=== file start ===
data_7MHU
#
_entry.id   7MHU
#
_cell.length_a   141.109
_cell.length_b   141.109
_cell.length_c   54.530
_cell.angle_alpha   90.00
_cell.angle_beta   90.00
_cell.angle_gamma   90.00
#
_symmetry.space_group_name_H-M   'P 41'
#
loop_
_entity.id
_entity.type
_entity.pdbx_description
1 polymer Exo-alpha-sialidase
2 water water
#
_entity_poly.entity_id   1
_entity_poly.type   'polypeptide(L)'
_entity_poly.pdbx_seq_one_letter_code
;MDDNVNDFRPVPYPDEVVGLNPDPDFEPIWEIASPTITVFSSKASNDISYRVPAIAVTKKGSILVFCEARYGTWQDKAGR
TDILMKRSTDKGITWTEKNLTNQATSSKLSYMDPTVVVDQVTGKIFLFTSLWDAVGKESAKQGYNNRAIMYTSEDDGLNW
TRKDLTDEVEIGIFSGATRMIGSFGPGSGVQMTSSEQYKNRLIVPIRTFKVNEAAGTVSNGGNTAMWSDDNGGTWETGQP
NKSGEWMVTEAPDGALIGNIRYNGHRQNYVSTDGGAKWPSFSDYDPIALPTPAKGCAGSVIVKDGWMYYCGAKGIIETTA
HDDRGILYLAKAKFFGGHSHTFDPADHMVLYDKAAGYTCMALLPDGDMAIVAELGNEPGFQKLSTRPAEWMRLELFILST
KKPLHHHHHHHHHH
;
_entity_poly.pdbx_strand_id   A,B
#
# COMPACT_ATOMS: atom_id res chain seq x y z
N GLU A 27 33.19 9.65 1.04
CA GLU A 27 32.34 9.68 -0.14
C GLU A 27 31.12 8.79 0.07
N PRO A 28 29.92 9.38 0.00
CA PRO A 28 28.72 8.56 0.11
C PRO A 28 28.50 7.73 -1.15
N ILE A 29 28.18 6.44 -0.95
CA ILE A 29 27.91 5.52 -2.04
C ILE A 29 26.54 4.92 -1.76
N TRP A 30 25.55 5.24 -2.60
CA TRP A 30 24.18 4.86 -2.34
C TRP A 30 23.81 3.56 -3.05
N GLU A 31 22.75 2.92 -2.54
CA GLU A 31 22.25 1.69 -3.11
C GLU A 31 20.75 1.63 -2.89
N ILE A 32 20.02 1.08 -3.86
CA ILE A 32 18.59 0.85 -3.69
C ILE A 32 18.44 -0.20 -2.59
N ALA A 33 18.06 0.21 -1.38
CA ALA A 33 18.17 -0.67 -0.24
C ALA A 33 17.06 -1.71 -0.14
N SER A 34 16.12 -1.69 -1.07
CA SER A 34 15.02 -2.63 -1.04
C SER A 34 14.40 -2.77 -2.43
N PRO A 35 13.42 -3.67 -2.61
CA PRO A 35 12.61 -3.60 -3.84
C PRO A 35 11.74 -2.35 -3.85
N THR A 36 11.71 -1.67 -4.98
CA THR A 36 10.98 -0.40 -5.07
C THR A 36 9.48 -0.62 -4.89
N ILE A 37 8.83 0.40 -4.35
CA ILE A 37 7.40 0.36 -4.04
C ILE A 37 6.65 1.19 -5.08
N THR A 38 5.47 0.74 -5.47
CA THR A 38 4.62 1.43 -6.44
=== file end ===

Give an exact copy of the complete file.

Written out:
data_7MHU
#
_entry.id   7MHU
#
_cell.length_a   141.109
_cell.length_b   141.109
_cell.length_c   54.530
_cell.angle_alpha   90.00
_cell.angle_beta   90.00
_cell.angle_gamma   90.00
#
_symmetry.space_group_name_H-M   'P 41'
#
loop_
_entity.id
_entity.type
_entity.pdbx_description
1 polymer Exo-alpha-sialidase
2 water water
#
_entity_poly.entity_id   1
_entity_poly.type   'polypeptide(L)'
_entity_poly.pdbx_seq_one_letter_code
;MDDNVNDFRPVPYPDEVVGLNPDPDFEPIWEIASPTITVFSSKASNDISYRVPAIAVTKKGSILVFCEARYGTWQDKAGR
TDILMKRSTDKGITWTEKNLTNQATSSKLSYMDPTVVVDQVTGKIFLFTSLWDAVGKESAKQGYNNRAIMYTSEDDGLNW
TRKDLTDEVEIGIFSGATRMIGSFGPGSGVQMTSSEQYKNRLIVPIRTFKVNEAAGTVSNGGNTAMWSDDNGGTWETGQP
NKSGEWMVTEAPDGALIGNIRYNGHRQNYVSTDGGAKWPSFSDYDPIALPTPAKGCAGSVIVKDGWMYYCGAKGIIETTA
HDDRGILYLAKAKFFGGHSHTFDPADHMVLYDKAAGYTCMALLPDGDMAIVAELGNEPGFQKLSTRPAEWMRLELFILST
KKPLHHHHHHHHHH
;
_entity_poly.pdbx_strand_id   A,B
#
# COMPACT_ATOMS: atom_id res chain seq x y z
N GLU A 27 33.19 9.65 1.04
CA GLU A 27 32.34 9.68 -0.14
C GLU A 27 31.12 8.79 0.07
N PRO A 28 29.92 9.38 0.00
CA PRO A 28 28.72 8.56 0.11
C PRO A 28 28.50 7.73 -1.15
N ILE A 29 28.18 6.44 -0.95
CA ILE A 29 27.91 5.52 -2.04
C ILE A 29 26.54 4.92 -1.76
N TRP A 30 25.55 5.24 -2.60
CA TRP A 30 24.18 4.86 -2.34
C TRP A 30 23.81 3.56 -3.05
N GLU A 31 22.75 2.92 -2.54
CA GLU A 31 22.25 1.69 -3.11
C GLU A 31 20.75 1.63 -2.89
N ILE A 32 20.02 1.08 -3.86
CA ILE A 32 18.59 0.85 -3.69
C ILE A 32 18.44 -0.20 -2.59
N ALA A 33 18.06 0.21 -1.38
CA ALA A 33 18.17 -0.67 -0.24
C ALA A 33 17.06 -1.71 -0.14
N SER A 34 16.12 -1.69 -1.07
CA SER A 34 15.02 -2.63 -1.04
C SER A 34 14.40 -2.77 -2.43
N PRO A 35 13.42 -3.67 -2.61
CA PRO A 35 12.61 -3.60 -3.84
C PRO A 35 11.74 -2.35 -3.85
N THR A 36 11.71 -1.67 -4.98
CA THR A 36 10.98 -0.40 -5.07
C THR A 36 9.48 -0.62 -4.89
N ILE A 37 8.83 0.40 -4.35
CA ILE A 37 7.40 0.36 -4.04
C ILE A 37 6.65 1.19 -5.08
N THR A 38 5.47 0.74 -5.47
CA THR A 38 4.62 1.43 -6.44